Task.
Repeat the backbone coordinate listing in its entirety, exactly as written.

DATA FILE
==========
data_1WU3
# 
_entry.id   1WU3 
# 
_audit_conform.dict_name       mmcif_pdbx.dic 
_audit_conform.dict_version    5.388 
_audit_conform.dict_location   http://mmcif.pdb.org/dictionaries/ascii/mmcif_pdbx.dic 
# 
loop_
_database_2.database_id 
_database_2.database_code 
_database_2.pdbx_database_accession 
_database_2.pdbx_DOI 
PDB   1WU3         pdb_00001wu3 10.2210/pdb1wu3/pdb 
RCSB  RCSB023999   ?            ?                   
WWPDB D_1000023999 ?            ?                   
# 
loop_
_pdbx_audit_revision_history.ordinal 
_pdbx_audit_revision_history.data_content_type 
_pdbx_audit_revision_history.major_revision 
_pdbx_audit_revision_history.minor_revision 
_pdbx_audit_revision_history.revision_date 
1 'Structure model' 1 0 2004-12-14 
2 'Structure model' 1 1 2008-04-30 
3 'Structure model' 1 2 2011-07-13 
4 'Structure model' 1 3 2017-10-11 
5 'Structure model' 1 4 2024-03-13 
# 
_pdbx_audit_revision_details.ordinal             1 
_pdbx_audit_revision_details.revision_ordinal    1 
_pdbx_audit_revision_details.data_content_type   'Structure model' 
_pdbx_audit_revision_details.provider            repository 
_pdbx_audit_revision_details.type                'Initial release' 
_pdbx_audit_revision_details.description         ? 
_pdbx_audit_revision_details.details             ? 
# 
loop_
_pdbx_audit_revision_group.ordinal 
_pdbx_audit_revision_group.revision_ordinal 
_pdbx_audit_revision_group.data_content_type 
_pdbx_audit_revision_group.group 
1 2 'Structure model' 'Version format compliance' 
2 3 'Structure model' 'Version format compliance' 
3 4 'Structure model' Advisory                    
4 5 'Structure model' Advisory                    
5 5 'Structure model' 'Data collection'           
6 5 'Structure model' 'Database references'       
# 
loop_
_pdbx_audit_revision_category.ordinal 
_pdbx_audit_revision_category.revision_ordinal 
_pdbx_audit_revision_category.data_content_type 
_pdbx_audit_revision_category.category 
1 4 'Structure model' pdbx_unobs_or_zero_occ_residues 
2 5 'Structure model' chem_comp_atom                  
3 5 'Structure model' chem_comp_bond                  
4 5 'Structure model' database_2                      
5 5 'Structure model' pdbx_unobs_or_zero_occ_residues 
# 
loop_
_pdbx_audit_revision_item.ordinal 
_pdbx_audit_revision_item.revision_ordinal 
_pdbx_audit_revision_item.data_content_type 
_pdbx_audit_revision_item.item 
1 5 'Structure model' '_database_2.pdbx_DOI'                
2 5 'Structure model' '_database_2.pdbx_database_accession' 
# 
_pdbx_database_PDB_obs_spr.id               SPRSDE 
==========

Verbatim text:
data_1WU3
# 
_entry.id   1WU3 
# 
_audit_conform.dict_name       mmcif_pdbx.dic 
_audit_conform.dict_version    5.388 
_audit_conform.dict_location   http://mmcif.pdb.org/dictionaries/ascii/mmcif_pdbx.dic 
# 
loop_
_database_2.database_id 
_database_2.database_code 
_database_2.pdbx_database_accession 
_database_2.pdbx_DOI 
PDB   1WU3         pdb_00001wu3 10.2210/pdb1wu3/pdb 
RCSB  RCSB023999   ?            ?                   
WWPDB D_1000023999 ?            ?                   
# 
loop_
_pdbx_audit_revision_history.ordinal 
_pdbx_audit_revision_history.data_content_type 
_pdbx_audit_revision_history.major_revision 
_pdbx_audit_revision_history.minor_revision 
_pdbx_audit_revision_history.revision_date 
1 'Structure model' 1 0 2004-12-14 
2 'Structure model' 1 1 2008-04-30 
3 'Structure model' 1 2 2011-07-13 
4 'Structure model' 1 3 2017-10-11 
5 'Structure model' 1 4 2024-03-13 
# 
_pdbx_audit_revision_details.ordinal             1 
_pdbx_audit_revision_details.revision_ordinal    1 
_pdbx_audit_revision_details.data_content_type   'Structure model' 
_pdbx_audit_revision_details.provider            repository 
_pdbx_audit_revision_details.type                'Initial release' 
_pdbx_audit_revision_details.description         ? 
_pdbx_audit_revision_details.details             ? 
# 
loop_
_pdbx_audit_revision_group.ordinal 
_pdbx_audit_revision_group.revision_ordinal 
_pdbx_audit_revision_group.data_content_type 
_pdbx_audit_revision_group.group 
1 2 'Structure model' 'Version format compliance' 
2 3 'Structure model' 'Version format compliance' 
3 4 'Structure model' Advisory                    
4 5 'Structure model' Advisory                    
5 5 'Structure model' 'Data collection'           
6 5 'Structure model' 'Database references'       
# 
loop_
_pdbx_audit_revision_category.ordinal 
_pdbx_audit_revision_category.revision_ordinal 
_pdbx_audit_revision_category.data_content_type 
_pdbx_audit_revision_category.category 
1 4 'Structure model' pdbx_unobs_or_zero_occ_residues 
2 5 'Structure model' chem_comp_atom                  
3 5 'Structure model' chem_comp_bond                  
4 5 'Structure model' database_2                      
5 5 'Structure model' pdbx_unobs_or_zero_occ_residues 
# 
loop_
_pdbx_audit_revision_item.ordinal 
_pdbx_audit_revision_item.revision_ordinal 
_pdbx_audit_revision_item.data_content_type 
_pdbx_audit_revision_item.item 
1 5 'Structure model' '_database_2.pdbx_DOI'                
2 5 'Structure model' '_database_2.pdbx_database_accession' 
# 
_pdbx_database_PDB_obs_spr.id               SPRSDE 